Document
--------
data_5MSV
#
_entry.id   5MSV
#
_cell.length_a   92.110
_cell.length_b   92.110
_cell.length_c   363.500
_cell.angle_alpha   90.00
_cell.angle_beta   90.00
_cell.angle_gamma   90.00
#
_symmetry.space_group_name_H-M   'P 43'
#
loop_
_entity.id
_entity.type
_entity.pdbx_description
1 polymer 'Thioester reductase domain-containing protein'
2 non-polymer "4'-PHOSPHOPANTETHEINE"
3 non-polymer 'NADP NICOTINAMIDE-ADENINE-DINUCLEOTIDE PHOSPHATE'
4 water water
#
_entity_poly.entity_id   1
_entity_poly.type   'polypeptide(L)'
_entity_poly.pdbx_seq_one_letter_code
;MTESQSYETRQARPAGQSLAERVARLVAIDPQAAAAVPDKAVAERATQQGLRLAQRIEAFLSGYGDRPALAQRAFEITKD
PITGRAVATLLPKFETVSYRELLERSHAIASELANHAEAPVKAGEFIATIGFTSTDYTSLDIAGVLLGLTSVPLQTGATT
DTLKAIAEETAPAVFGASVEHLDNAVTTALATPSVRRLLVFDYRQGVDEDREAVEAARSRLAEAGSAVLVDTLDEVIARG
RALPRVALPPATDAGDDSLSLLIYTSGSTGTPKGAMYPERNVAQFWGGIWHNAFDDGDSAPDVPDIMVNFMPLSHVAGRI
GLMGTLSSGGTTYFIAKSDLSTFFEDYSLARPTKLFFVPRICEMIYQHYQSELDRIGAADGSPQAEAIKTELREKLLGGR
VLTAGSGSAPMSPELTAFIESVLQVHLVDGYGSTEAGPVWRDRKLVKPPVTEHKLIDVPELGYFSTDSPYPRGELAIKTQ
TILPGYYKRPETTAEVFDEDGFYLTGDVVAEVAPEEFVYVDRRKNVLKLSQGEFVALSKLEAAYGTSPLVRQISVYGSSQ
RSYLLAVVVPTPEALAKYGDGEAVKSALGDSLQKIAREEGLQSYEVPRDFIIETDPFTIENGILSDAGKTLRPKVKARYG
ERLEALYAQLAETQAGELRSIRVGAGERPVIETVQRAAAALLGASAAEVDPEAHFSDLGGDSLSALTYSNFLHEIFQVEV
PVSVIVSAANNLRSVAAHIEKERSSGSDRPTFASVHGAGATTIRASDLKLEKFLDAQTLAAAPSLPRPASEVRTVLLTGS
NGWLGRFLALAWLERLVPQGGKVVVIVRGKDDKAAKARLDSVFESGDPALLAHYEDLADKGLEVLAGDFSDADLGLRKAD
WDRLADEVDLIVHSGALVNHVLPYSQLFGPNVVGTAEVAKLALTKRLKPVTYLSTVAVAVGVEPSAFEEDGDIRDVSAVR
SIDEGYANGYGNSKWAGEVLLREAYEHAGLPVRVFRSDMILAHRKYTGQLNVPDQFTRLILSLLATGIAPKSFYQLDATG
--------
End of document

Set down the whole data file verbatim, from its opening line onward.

data_5MSV
#
_entry.id   5MSV
#
_cell.length_a   92.110
_cell.length_b   92.110
_cell.length_c   363.500
_cell.angle_alpha   90.00
_cell.angle_beta   90.00
_cell.angle_gamma   90.00
#
_symmetry.space_group_name_H-M   'P 43'
#
loop_
_entity.id
_entity.type
_entity.pdbx_description
1 polymer 'Thioester reductase domain-containing protein'
2 non-polymer "4'-PHOSPHOPANTETHEINE"
3 non-polymer 'NADP NICOTINAMIDE-ADENINE-DINUCLEOTIDE PHOSPHATE'
4 water water
#
_entity_poly.entity_id   1
_entity_poly.type   'polypeptide(L)'
_entity_poly.pdbx_seq_one_letter_code
;MTESQSYETRQARPAGQSLAERVARLVAIDPQAAAAVPDKAVAERATQQGLRLAQRIEAFLSGYGDRPALAQRAFEITKD
PITGRAVATLLPKFETVSYRELLERSHAIASELANHAEAPVKAGEFIATIGFTSTDYTSLDIAGVLLGLTSVPLQTGATT
DTLKAIAEETAPAVFGASVEHLDNAVTTALATPSVRRLLVFDYRQGVDEDREAVEAARSRLAEAGSAVLVDTLDEVIARG
RALPRVALPPATDAGDDSLSLLIYTSGSTGTPKGAMYPERNVAQFWGGIWHNAFDDGDSAPDVPDIMVNFMPLSHVAGRI
GLMGTLSSGGTTYFIAKSDLSTFFEDYSLARPTKLFFVPRICEMIYQHYQSELDRIGAADGSPQAEAIKTELREKLLGGR
VLTAGSGSAPMSPELTAFIESVLQVHLVDGYGSTEAGPVWRDRKLVKPPVTEHKLIDVPELGYFSTDSPYPRGELAIKTQ
TILPGYYKRPETTAEVFDEDGFYLTGDVVAEVAPEEFVYVDRRKNVLKLSQGEFVALSKLEAAYGTSPLVRQISVYGSSQ
RSYLLAVVVPTPEALAKYGDGEAVKSALGDSLQKIAREEGLQSYEVPRDFIIETDPFTIENGILSDAGKTLRPKVKARYG
ERLEALYAQLAETQAGELRSIRVGAGERPVIETVQRAAAALLGASAAEVDPEAHFSDLGGDSLSALTYSNFLHEIFQVEV
PVSVIVSAANNLRSVAAHIEKERSSGSDRPTFASVHGAGATTIRASDLKLEKFLDAQTLAAAPSLPRPASEVRTVLLTGS
NGWLGRFLALAWLERLVPQGGKVVVIVRGKDDKAAKARLDSVFESGDPALLAHYEDLADKGLEVLAGDFSDADLGLRKAD
WDRLADEVDLIVHSGALVNHVLPYSQLFGPNVVGTAEVAKLALTKRLKPVTYLSTVAVAVGVEPSAFEEDGDIRDVSAVR
SIDEGYANGYGNSKWAGEVLLREAYEHAGLPVRVFRSDMILAHRKYTGQLNVPDQFTRLILSLLATGIAPKSFYQLDATG